I had an apparent miscommunication with University of New Mexico football coach Bob Davie during his postgame news conference Saturday night after Liberty’s 52-43 upset of UNM.
I was asking for Bob Davie’s insight on a situation; he must have thought I was asking for a Bob Davie insult.
There were actually a couple of instances of miscommunication with reporters during Saturday night’s postgame festivities. It would’ve been easy for UNM to handle each situation with a bit of tact.
Instead, bullying was the tactic of choice.
The situation involving me pertained to the final Lobo possession of the game. Down nine points, UNM had the ball on its own 42 following a 24-yard kickoff return with 56 seconds left and no timeouts.
On first down, Lobo quarterback Sheriron Jones scrambled 32 yards to the Flames 26, putting New Mexico in field goal range with 45 seconds left. The next play, first down, Jones threw an incomplete pass. On second down, Liberty’s Isaac Steele intercepted a Jones pass intended for Elijah Lilly at the Flames’ 2-yard line.
Here’s the basis of my question. UNM was out of timeouts and needed two scores — a touchdown and a field goal, to be more precise — to win. The Lobos were going to have to attempt an onsides kick at some point to win the game.
So with UNM in field goal range, did Davie consider kicking a field goal immediately to pull the Lobos within 52-46 and then attempting an onsides kick? The logic behind kicking the field goal is that it gives the offense some time on the clock to navigate down the field for the go-ahead touchdown if the onsides kick is successful.
Also, it helps the offense avoid using too much time trying to score the touchdown first and not having enough time to try an onsides kick or needing a Hail Mary because it doesn’t have enough time to get into field goal range.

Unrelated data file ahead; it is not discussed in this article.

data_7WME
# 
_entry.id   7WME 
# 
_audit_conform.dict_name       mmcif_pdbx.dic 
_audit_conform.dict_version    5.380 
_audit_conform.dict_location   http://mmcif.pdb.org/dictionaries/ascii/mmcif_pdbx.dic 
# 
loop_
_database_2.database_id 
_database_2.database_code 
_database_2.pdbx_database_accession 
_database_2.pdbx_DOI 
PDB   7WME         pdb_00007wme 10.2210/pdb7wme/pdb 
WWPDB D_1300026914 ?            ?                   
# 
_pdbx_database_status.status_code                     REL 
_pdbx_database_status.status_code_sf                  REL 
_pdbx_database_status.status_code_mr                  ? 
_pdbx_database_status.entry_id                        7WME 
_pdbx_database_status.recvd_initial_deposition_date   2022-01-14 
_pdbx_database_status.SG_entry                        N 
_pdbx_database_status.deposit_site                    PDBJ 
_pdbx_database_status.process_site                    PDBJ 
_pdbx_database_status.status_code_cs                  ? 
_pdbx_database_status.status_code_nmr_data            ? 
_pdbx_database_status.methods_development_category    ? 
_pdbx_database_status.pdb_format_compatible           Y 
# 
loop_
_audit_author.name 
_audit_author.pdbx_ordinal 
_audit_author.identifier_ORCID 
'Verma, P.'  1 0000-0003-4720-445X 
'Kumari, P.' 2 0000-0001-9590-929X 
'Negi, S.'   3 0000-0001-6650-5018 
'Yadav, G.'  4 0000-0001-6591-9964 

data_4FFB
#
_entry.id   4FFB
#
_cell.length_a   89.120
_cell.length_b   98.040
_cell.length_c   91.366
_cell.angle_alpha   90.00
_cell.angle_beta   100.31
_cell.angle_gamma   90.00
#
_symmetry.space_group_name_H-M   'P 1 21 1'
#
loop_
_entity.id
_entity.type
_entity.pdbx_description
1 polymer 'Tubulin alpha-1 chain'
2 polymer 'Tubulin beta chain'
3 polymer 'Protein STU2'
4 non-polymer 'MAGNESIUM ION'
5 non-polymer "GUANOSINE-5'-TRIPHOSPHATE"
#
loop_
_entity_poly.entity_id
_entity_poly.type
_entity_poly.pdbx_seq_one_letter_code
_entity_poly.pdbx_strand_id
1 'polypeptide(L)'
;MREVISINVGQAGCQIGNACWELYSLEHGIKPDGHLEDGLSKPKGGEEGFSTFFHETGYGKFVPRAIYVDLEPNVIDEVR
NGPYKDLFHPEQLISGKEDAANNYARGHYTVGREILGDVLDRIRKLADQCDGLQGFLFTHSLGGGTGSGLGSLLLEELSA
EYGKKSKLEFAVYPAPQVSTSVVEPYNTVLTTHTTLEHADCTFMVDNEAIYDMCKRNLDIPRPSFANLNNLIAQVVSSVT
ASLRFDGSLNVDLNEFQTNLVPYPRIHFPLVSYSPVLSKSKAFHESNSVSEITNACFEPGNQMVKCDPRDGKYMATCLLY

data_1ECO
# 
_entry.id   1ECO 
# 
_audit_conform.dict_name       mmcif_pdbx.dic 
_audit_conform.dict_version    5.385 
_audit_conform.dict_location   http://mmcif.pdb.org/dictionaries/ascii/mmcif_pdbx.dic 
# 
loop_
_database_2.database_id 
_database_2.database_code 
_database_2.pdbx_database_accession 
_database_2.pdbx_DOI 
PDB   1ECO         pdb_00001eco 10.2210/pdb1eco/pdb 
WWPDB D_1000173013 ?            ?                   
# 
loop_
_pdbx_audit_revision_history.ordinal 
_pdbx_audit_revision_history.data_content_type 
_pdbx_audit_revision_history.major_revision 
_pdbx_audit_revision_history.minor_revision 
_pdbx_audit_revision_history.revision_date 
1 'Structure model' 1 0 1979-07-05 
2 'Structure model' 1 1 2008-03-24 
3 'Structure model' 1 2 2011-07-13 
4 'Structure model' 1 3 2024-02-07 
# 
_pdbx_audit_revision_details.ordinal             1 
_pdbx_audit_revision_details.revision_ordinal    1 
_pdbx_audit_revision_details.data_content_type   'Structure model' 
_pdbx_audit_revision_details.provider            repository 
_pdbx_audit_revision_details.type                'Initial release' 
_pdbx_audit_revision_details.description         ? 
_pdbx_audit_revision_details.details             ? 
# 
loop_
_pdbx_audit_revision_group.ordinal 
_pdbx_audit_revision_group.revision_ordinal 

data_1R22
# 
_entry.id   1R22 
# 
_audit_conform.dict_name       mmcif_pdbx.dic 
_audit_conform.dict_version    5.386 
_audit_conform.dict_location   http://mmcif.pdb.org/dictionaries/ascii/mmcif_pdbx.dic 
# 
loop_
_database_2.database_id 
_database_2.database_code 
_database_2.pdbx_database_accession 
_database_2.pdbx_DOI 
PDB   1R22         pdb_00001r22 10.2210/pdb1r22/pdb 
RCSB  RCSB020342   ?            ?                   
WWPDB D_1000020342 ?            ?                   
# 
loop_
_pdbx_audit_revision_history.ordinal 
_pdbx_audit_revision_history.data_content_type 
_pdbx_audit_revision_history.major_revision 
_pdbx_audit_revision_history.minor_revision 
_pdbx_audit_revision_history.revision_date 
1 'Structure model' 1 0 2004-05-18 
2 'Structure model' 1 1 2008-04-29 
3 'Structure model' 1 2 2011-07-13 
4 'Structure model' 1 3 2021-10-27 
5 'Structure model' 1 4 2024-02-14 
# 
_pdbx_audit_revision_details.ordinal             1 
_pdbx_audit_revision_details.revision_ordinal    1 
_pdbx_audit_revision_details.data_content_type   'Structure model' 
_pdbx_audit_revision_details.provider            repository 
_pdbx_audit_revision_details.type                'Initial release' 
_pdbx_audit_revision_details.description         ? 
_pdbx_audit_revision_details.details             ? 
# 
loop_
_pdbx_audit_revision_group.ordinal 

In games with such scenarios, broadcast teams invariably discuss the strategy of when to send in the field goal kicker to make it a one-possession game. As EnchantmentSports.com Editor Mark Smith points out, Davie was a longtime broadcaster. He should be well-versed in discussing the strategy when a team needs a touchdown and a field goal to win and time is running out.
When I asked Davie the question, I did preface it by asking if he had considered kicking a field goal before Jones threw the pick. I simply wanted his perspective on whether he considered kicking a field goal once UNM got in field goal range.
WE’RE TALKING ABOUT SECOND DOWN
That’s when Davie shared his love for second down, saying the phrase 10 times over the next 32 seconds during our exchange.
“It was second down, when he threw the interception, right? Didn’t he throw the interception on second down? He threw the interception on second down,” Davie stated.
“I’m not going to kick the field goal on second down, right? I mean, what’s the question? It’s second down. We’re trying to score a touchdown.”
“So you didn’t consider it,” I said, repeating my question.
“No, on second down, I’m not kicking a field goal. Absolutely not. Who does that? Is that what you’re asking me?”
I tried clarifying: “That’s what I’m asking you, if you’re in field goal range …”